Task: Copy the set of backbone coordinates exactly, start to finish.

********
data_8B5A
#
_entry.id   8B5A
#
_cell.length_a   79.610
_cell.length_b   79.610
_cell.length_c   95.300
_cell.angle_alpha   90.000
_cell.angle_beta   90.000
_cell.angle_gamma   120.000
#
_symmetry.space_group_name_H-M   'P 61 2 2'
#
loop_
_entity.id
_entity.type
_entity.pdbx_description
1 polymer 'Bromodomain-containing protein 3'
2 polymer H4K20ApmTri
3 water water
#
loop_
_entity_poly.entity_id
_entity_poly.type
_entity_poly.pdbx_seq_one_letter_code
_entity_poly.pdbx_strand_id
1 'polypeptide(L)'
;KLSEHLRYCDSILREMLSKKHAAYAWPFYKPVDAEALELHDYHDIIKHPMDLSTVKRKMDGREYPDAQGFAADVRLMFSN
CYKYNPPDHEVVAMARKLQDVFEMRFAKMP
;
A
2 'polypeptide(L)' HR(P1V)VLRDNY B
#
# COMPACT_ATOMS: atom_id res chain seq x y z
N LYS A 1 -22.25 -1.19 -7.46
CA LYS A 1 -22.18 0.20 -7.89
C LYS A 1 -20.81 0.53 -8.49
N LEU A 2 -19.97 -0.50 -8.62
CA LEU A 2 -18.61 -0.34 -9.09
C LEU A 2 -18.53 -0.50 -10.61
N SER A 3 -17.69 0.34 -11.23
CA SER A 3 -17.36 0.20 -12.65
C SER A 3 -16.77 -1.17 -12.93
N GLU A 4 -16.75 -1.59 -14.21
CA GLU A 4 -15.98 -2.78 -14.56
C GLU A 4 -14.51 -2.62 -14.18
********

data_8B5A
#
_entry.id   8B5A
#
_cell.length_a   79.610
_cell.length_b   79.610
_cell.length_c   95.300
_cell.angle_alpha   90.000
_cell.angle_beta   90.000
_cell.angle_gamma   120.000
#
_symmetry.space_group_name_H-M   'P 61 2 2'
#
loop_
_entity.id
_entity.type
_entity.pdbx_description
1 polymer 'Bromodomain-containing protein 3'
2 polymer H4K20ApmTri
3 water water
#
loop_
_entity_poly.entity_id
_entity_poly.type
_entity_poly.pdbx_seq_one_letter_code
_entity_poly.pdbx_strand_id
1 'polypeptide(L)'
;KLSEHLRYCDSILREMLSKKHAAYAWPFYKPVDAEALELHDYHDIIKHPMDLSTVKRKMDGREYPDAQGFAADVRLMFSN
CYKYNPPDHEVVAMARKLQDVFEMRFAKMP
;
A
2 'polypeptide(L)' HR(P1V)VLRDNY B
#
# COMPACT_ATOMS: atom_id res chain seq x y z
N LYS A 1 -22.25 -1.19 -7.46
CA LYS A 1 -22.18 0.20 -7.89
C LYS A 1 -20.81 0.53 -8.49
N LEU A 2 -19.97 -0.50 -8.62
CA LEU A 2 -18.61 -0.34 -9.09
C LEU A 2 -18.53 -0.50 -10.61
N SER A 3 -17.69 0.34 -11.23
CA SER A 3 -17.36 0.20 -12.65
C SER A 3 -16.77 -1.17 -12.93
N GLU A 4 -16.75 -1.59 -14.21
CA GLU A 4 -15.98 -2.78 -14.56
C GLU A 4 -14.51 -2.62 -14.18